Once home I of course had to get myself a job. I answered a position for a stenographer with a law firm (Dwyer and Thomas) in William Street, had the interview and the job was mine. They were a nice group of people to work for, both the legal eagles and the office staff. We were 'controlled' by a Miss Hartrey who was really a dear. Like many of us she was a smoker and one day after she arrived at work the boss, Mr Reilly, came into the office and laughingly told her she could be up for littering. She looked amazed and asked how that could be. Mr Reilly told her he was following behind her in his car that morning and saw her throw a cigarette butt out of her car window which, of course, was illegally littering. We all had a good laugh about that. Everyone was jovial and interesting to work for. In those days if you were typing a will or similar legal document you could not make alterations of any kind so your typing had to be 100% accurate. Remember we were using manual typewriters and there was no way of correcting your work except by using an eraser or a white coated paper which you would place over the error, type the incorrect letter/s and then retype over that spot. Both of those methods were obvious to a certain degree so typing accuracy was paramount. The paper being used was quite expensive so it didn't take long to become an accurate typist as you weren't meant to throw any of that paper away. If we ever had spare time we used to do speed tests to see how fast we could type without any errors and this became quite a competition amongst the girls. I also still did shorthand but it was always Miss Hartrey that took dictation from the big boss; we others from the 'lesser' mortals among the lawyers.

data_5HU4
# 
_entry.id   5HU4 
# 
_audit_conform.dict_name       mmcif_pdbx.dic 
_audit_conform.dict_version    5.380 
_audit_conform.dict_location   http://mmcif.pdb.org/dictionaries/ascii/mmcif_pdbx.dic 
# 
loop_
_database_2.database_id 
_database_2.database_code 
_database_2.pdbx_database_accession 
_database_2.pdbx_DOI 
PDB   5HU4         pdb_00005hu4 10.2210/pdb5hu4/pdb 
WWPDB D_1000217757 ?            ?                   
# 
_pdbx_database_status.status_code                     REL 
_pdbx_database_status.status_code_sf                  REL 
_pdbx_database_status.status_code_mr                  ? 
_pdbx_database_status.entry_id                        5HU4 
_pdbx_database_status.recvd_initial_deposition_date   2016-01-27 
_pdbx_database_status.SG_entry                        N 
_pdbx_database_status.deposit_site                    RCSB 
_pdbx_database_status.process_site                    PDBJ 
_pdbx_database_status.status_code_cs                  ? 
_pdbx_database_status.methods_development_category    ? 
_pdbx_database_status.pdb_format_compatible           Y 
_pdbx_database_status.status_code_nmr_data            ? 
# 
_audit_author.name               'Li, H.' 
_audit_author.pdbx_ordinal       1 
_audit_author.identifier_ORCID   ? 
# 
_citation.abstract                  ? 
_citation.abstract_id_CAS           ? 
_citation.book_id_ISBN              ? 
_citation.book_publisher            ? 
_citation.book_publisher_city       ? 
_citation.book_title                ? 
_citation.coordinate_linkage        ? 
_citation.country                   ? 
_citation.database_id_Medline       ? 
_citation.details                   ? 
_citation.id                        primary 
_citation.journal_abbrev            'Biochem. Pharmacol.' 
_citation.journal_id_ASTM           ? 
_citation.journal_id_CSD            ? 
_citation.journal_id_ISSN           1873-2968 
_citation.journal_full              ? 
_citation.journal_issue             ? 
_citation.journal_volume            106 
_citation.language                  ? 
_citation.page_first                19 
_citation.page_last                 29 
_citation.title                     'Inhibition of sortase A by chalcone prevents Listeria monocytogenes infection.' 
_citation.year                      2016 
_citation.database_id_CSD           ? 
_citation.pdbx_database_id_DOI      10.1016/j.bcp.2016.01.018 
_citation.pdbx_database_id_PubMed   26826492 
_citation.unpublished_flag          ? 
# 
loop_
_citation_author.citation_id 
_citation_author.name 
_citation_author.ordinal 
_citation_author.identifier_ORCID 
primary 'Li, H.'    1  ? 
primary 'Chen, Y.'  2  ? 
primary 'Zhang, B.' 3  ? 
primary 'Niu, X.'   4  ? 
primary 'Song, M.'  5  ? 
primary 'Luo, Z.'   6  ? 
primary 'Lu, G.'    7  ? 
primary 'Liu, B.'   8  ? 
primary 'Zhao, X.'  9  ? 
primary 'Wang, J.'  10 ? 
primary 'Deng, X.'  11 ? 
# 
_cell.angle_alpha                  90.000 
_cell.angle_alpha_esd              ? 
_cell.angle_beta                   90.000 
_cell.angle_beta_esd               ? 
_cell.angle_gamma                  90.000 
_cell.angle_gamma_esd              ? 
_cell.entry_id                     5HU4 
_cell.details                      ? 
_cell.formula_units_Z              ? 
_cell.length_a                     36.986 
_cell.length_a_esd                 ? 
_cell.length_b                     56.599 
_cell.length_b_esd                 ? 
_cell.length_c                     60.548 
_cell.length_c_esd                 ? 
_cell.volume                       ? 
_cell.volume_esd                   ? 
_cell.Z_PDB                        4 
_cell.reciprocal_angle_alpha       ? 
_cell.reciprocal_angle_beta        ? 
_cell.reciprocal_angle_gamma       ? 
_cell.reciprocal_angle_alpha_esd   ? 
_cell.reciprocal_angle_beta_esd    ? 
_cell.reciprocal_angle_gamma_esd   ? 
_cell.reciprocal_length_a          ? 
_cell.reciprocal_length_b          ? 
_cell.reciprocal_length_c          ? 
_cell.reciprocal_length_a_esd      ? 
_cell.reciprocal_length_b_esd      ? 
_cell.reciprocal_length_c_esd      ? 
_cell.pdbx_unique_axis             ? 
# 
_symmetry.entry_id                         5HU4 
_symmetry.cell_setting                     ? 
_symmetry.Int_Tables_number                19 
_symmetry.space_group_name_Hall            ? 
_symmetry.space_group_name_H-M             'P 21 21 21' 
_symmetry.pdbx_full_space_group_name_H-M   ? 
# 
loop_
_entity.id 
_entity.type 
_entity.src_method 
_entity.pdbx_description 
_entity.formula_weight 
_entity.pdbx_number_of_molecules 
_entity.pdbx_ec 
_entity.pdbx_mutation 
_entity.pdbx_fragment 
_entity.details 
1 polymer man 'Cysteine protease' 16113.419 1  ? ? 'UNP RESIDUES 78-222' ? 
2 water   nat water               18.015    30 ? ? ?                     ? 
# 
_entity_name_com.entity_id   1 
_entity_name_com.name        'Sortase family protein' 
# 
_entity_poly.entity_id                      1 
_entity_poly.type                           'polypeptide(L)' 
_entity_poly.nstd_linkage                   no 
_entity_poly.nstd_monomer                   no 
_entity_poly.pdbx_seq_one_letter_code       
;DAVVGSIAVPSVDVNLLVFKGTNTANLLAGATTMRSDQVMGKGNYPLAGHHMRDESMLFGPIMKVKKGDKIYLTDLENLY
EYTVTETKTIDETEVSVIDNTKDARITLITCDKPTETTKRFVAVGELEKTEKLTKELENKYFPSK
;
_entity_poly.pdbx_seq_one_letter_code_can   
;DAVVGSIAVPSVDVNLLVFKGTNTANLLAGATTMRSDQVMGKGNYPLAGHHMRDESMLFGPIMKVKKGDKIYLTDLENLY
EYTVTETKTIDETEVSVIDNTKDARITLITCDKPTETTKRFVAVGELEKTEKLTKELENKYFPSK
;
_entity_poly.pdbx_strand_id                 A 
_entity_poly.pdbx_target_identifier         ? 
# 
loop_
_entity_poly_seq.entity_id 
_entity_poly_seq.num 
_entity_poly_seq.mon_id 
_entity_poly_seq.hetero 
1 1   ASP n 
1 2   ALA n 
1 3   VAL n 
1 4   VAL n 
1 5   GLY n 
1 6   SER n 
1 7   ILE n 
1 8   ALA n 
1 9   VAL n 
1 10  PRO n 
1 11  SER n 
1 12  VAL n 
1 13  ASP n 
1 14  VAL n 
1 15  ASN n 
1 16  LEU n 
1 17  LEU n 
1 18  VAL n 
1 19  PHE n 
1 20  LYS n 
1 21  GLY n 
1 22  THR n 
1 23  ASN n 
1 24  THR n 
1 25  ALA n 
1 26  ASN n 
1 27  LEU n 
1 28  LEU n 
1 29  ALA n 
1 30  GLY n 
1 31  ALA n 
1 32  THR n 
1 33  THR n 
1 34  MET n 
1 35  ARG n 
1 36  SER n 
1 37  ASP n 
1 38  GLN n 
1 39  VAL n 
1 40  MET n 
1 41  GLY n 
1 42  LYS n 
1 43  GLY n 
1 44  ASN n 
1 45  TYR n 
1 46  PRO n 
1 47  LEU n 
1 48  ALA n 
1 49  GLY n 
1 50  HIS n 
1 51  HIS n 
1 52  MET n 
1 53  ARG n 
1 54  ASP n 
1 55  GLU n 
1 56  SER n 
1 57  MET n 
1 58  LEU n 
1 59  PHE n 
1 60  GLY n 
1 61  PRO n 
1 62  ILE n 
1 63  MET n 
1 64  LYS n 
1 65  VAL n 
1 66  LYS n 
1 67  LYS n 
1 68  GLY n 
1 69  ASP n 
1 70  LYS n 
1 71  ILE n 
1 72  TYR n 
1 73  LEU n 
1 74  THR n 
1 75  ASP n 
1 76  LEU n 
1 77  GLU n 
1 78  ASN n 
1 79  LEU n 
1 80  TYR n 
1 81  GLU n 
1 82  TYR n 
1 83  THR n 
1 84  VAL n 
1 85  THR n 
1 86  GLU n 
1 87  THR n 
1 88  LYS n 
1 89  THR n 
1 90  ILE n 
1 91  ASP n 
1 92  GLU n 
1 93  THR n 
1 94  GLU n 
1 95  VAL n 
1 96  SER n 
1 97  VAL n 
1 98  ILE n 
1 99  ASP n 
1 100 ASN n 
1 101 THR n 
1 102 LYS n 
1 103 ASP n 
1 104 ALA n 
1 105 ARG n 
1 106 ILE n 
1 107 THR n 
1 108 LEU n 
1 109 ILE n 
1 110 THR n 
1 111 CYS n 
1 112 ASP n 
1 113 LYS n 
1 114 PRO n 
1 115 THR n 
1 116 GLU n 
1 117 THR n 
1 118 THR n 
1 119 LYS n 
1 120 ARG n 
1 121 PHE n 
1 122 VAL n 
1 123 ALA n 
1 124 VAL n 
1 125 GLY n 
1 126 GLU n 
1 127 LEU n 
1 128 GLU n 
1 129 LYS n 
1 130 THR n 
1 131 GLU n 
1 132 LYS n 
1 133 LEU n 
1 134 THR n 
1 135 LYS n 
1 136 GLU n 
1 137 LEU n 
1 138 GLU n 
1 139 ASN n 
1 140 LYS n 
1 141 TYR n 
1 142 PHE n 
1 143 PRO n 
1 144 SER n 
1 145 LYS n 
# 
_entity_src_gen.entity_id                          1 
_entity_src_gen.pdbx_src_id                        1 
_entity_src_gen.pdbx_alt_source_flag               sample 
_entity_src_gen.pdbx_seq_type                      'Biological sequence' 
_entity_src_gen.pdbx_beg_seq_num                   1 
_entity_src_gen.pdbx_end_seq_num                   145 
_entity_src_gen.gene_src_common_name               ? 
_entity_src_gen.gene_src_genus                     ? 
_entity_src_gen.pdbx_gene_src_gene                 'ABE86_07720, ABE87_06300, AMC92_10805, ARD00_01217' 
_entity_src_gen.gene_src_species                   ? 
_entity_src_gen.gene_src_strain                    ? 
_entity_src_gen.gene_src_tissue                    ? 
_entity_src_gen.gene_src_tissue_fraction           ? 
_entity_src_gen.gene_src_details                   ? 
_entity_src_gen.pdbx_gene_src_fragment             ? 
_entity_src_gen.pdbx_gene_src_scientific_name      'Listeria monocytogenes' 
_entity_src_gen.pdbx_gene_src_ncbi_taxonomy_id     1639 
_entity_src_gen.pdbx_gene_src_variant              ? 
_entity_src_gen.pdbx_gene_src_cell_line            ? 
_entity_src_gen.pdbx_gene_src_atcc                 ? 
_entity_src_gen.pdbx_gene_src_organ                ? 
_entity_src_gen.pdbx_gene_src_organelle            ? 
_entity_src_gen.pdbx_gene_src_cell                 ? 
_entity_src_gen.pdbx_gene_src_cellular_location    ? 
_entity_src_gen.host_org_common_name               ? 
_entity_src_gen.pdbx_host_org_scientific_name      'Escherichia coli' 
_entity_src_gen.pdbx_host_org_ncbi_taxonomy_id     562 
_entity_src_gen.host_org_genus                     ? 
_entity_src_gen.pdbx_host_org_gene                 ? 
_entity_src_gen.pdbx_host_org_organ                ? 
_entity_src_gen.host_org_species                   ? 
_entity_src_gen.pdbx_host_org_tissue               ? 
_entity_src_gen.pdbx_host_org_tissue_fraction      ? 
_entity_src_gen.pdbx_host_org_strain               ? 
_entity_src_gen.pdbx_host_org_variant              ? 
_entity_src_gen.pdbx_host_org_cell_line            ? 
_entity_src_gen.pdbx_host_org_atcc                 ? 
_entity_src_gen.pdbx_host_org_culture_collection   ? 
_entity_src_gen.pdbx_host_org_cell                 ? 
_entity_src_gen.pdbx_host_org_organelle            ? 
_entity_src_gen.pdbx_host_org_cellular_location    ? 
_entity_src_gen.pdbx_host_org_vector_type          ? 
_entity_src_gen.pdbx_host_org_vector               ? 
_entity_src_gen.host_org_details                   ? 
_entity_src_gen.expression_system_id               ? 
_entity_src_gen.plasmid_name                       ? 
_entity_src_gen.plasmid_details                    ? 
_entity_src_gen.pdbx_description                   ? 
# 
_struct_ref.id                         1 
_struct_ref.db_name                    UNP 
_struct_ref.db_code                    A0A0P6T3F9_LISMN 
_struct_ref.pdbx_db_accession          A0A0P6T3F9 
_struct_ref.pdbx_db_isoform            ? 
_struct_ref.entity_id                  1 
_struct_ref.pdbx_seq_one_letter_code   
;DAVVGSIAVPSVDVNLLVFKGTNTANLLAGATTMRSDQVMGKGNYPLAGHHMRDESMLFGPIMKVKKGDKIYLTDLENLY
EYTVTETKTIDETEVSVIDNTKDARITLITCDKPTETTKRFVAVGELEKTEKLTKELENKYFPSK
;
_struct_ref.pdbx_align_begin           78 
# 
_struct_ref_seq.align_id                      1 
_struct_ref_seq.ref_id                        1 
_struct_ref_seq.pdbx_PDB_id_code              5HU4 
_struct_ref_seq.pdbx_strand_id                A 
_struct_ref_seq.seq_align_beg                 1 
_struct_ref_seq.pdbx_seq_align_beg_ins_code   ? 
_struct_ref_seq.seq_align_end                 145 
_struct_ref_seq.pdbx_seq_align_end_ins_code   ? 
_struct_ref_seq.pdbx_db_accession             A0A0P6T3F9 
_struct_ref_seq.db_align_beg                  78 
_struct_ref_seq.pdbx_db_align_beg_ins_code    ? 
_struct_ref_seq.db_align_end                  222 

I found the legal work quite interesting but after about a year at the law firm I once again began to think about working in insurance which I had always enjoyed so I began looking for another job. Western Assurance Company were looking for a shorthand typist so I answered their ad and got the job. I became Assistant Claims Clerk to Mrs Harvey who was the Claims Clerk. I think perhaps my having worked for three and a half years for Norm Stehn, the insurance assessor, may have got me the job. I really loved my work there and "Harv" was a wonderful understanding boss and we got on so well. She was a happily married lady but had a soft spot for an insurance assessor who worked for us and occasionally if there was a need for something to be taken to his office Harv would go. She would go quite coy when his name was mentioned. She had beautiful greying hair and each morning on her way to work would call into her hairdresser and have a 'comb up'. She always looked so very elegant. The folk that worked here were a fantastic group and I regretted having to leave when I got married in 1953 but in those days it was always the case if you worked in a bank or an insurance company. I think Mrs Harvey had been taken on as a mature lady so her being married was taken not a problem. They did make an exception with the general manager's secretary. When Shirley married her Jack she did stay on as I think the boss would have been lost without her. She would of course have left as soon as she found she was about to have her first baby.